Sector targets for aviation and shipping wanted
Global greenhouse gas emissions grew by 25 per cent between 1990 and 2010, from approximately 40 to almost 50 billion tonnes of CO₂ equivalents. In the same time period, emissions from international aviation and shipping increased by 70 per cent, nearly three times faster.
As a result, international transport increased its share of global CO₂ emissions from 2.2 per cent in 1990 to 3.1 per cent in 2010. Not included in these numbers is the fact that that emissions from aviation also impact cloud formation, ozone generation and methane reduction, and these effects increase the impact of aviation on climate change by a factor of at least two.
A recent study prepared for the European Parliament provides an overview of potential CO₂ mitigation targets for international aviation and shipping, and analyses which targets would be compatible with a global long-term goal of keeping temperature increase below 2°C compared to pre-industrial levels.
According to the study, initiatives and actions by the International Civil Aviation Organization (ICAO) and the International Maritime Organization (IMO) to address greenhouse gas (GHG) emissions, started late and are clearly insufficient. In the long run, measures proposed by IMO and ICAO will mitigate the growth in CO₂ emissions from the two sectors, but not lead to absolute emission reductions.
If efforts in aviation and shipping continue to lag behind those in other sectors, their shares of total global CO₂ emissions are expected to rise substantially. In the baseline scenario they would reach 22 per cent for aviation and 17 per cent for shipping by 2050. Together these two sectors would then be responsible for almost 40 per cent of global CO₂ emissions. If all technological and operational improvements deliver the expected results, the sectors would still be responsible for 25 per cent of the global permissible CO₂ emissions of a 2°C path.
The study investigated several possible mitigation targets, ranging from a somewhat lowered increase in future emissions, over stabilisation at 2020 levels, to full decarbonisation by 2050. While achieving full decarbonisation within 30 years may seem unrealistic, stabilising emissions at 2020 levels (i.e. carbon neutral growth as from 2020) is clearly not enough.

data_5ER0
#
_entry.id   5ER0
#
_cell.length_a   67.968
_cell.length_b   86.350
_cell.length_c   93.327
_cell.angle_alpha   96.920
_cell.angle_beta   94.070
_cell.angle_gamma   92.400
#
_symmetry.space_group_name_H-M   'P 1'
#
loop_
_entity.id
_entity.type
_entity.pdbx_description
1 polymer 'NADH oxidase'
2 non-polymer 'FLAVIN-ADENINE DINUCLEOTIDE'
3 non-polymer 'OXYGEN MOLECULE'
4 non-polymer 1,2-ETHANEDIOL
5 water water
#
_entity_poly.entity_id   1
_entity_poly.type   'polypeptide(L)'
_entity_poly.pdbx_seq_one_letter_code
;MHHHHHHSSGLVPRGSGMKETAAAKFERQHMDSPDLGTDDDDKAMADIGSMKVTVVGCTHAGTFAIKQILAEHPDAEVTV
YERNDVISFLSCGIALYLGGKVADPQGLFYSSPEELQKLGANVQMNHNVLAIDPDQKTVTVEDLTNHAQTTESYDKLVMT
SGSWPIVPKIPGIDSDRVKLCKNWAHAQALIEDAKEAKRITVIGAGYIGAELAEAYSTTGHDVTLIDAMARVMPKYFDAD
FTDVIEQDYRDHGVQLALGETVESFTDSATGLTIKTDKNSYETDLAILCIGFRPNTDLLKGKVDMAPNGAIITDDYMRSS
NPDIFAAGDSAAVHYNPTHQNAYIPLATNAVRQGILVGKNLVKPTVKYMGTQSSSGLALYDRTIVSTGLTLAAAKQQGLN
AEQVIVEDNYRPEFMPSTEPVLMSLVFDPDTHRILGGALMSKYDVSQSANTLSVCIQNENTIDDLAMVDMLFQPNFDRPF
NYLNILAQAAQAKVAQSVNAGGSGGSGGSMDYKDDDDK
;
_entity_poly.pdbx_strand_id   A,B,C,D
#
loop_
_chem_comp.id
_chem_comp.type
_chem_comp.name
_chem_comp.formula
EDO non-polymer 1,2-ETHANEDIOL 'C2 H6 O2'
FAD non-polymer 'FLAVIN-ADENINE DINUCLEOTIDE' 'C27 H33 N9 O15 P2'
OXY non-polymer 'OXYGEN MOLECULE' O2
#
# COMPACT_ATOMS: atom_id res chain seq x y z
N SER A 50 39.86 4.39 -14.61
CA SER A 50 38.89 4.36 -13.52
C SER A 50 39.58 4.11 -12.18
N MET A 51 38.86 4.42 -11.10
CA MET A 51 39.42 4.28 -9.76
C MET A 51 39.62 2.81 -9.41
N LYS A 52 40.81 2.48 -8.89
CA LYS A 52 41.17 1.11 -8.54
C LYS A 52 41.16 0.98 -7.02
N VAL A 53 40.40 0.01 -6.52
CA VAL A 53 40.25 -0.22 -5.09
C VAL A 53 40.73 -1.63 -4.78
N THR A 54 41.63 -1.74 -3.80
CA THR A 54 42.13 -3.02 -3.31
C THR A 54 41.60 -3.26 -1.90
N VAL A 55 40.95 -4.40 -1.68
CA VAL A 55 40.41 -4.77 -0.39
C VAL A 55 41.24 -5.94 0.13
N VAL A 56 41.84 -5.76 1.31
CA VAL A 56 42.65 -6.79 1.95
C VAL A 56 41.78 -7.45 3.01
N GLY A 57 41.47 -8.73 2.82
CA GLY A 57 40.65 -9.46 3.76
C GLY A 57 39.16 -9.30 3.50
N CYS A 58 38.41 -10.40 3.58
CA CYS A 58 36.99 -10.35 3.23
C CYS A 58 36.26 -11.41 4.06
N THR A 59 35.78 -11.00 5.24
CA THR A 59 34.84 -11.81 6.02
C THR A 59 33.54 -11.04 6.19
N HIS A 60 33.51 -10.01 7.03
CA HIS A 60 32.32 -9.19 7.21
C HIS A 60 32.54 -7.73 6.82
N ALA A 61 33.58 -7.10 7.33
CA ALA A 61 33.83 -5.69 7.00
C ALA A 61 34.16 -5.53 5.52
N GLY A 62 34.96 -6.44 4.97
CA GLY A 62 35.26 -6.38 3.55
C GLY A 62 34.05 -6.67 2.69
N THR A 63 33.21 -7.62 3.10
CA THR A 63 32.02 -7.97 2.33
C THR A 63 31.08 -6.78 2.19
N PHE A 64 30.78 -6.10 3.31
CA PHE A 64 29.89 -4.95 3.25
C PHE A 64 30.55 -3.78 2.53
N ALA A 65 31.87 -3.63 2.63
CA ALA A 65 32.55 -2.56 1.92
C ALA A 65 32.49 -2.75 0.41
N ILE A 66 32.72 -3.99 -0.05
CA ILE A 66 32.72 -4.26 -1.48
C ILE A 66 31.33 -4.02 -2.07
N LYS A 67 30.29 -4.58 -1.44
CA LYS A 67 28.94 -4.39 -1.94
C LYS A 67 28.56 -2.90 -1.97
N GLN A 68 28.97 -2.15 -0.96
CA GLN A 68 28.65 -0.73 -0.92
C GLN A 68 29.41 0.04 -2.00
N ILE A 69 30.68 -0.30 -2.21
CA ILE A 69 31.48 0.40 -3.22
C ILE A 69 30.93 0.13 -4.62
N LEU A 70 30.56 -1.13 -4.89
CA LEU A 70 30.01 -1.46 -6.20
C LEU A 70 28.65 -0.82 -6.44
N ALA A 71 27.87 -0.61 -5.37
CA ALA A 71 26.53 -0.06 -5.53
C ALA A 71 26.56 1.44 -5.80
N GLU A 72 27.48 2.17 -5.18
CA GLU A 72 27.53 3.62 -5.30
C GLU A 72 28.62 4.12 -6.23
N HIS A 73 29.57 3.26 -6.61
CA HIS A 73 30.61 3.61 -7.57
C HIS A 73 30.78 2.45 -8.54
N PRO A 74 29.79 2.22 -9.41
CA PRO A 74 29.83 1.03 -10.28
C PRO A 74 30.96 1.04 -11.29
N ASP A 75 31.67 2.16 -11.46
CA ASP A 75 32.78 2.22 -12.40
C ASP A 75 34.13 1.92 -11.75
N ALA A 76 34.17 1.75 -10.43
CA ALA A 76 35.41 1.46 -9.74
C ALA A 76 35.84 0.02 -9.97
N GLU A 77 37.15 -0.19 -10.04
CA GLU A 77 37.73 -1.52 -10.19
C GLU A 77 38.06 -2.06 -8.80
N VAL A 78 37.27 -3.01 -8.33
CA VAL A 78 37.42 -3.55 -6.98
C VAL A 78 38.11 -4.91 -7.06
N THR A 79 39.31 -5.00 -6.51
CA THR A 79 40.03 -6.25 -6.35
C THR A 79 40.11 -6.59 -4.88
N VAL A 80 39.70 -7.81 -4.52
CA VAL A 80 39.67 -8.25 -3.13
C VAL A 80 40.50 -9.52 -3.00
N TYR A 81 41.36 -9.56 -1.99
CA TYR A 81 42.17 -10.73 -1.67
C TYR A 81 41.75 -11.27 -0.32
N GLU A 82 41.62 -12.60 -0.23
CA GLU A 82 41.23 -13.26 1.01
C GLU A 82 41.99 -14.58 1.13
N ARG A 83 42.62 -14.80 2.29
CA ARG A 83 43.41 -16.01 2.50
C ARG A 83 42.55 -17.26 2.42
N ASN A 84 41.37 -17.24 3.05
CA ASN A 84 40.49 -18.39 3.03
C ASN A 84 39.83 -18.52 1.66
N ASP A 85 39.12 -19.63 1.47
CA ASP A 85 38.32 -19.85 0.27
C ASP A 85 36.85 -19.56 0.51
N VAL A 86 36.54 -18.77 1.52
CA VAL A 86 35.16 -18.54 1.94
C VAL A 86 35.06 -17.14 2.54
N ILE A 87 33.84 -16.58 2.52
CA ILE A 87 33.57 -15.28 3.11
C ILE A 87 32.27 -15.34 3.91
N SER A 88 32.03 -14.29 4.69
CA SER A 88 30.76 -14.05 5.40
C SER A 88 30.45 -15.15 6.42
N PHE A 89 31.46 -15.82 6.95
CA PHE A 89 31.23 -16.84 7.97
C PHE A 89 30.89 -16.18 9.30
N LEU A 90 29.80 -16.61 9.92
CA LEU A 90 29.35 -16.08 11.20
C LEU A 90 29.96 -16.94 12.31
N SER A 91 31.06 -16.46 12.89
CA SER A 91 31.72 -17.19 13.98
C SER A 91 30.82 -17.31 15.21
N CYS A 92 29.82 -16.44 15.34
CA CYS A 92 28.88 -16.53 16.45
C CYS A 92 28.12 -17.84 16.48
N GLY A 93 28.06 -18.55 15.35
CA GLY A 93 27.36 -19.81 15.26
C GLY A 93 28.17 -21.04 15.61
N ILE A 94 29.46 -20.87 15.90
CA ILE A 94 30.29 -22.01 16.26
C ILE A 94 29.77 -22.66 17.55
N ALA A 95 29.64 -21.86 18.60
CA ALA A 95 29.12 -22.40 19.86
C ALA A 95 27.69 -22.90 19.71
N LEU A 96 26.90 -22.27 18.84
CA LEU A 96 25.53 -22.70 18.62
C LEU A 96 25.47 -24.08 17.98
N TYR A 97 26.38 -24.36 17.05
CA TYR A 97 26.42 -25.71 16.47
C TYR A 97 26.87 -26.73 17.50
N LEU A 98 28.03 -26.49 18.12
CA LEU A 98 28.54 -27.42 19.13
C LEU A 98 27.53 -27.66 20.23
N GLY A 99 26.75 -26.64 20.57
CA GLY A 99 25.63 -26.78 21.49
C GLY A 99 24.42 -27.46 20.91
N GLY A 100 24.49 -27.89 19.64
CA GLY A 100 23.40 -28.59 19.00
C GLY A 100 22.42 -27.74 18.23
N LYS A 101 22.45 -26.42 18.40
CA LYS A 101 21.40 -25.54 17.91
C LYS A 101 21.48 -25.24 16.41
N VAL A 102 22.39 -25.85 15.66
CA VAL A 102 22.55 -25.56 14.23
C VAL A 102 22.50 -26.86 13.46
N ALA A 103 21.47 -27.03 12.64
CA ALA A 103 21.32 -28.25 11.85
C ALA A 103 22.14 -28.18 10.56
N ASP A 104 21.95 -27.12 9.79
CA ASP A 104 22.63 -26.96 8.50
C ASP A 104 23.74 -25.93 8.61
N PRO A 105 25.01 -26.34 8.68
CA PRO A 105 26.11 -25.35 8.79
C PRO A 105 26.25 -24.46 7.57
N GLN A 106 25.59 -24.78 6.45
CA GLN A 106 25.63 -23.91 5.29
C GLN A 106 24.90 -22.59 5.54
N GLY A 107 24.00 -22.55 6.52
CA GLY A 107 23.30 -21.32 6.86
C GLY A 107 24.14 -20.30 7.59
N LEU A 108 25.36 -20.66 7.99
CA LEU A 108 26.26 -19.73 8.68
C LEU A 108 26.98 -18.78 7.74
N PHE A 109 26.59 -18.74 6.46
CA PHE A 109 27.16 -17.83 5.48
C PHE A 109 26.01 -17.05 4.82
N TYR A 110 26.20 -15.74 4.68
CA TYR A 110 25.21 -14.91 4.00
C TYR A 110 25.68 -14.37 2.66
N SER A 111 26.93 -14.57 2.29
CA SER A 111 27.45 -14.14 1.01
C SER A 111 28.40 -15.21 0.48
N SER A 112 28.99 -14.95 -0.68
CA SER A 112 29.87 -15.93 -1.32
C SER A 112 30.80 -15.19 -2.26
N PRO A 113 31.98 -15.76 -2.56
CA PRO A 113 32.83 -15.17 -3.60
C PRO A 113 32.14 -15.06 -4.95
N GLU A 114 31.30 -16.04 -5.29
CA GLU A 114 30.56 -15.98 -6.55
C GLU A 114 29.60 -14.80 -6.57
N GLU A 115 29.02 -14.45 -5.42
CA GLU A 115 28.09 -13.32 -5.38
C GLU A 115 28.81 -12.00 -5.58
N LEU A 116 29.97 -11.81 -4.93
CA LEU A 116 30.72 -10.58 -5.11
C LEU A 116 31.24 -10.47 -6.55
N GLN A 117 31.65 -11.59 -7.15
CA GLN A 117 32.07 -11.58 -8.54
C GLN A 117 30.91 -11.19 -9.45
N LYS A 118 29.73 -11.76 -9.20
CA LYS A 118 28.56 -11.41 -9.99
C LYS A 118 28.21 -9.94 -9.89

It was calculated that to stay below a 2°C temperature increase, aviation emissions in 2030 should not exceed 39 per cent of 2005 emission levels, and by 2050 they should be 41 per cent lower than in 2005. Shipping emissions should be 13 and 63 per cent lower in 2030 and 2050, respectively, compared to 2005 levels. If non-CO₂ impacts are also included, these targets would need to be even more stringent.
According to the study, these reduction targets are unlikely to be achieved by purely technological and operational improvements within the sectors. Additional measures will be needed, such as encouraging behavioural change that leads to reduced demand for international transport services and enabling offsetting of transport emissions by financing emission reductions in other sectors. Moreover, it is pointed out that the non-CO₂ climate impacts of aviation in particular will not be reduced if fossil fuels are replaced by
hydrocarbons extracted from renewable sources. Only electric propulsion, demand reduction or offsetting remaining emissions will enable full decarbonisation of the aviation sector.
The International Council on Clean Transportation (ICCT) has shown that bigger reductions in shipping emissions are possible by more widespread application of existing best technologies and practices. If all ships were to achieve the energy efficiency of the top five per cent of the current fleet by 2035, global emissions from international shipping would decline despite the increased growth in demand. The most important measure for achieving such improved efficiency is designing for and operating at lower speeds.
Since the Paris agreement of the Framework Convention on Climate Change did not include provisions on limiting emissions from international aviation and shipping, the initiative still rests primarily with ICAO and IMO.
The report “Emission Reduction Targets for International Aviation and Shipping” (November 2015) was prepared by Ökoinstitut for the European Parliament’s Environment Committee, and is available at: http://www.europarl.europa.eu/studies.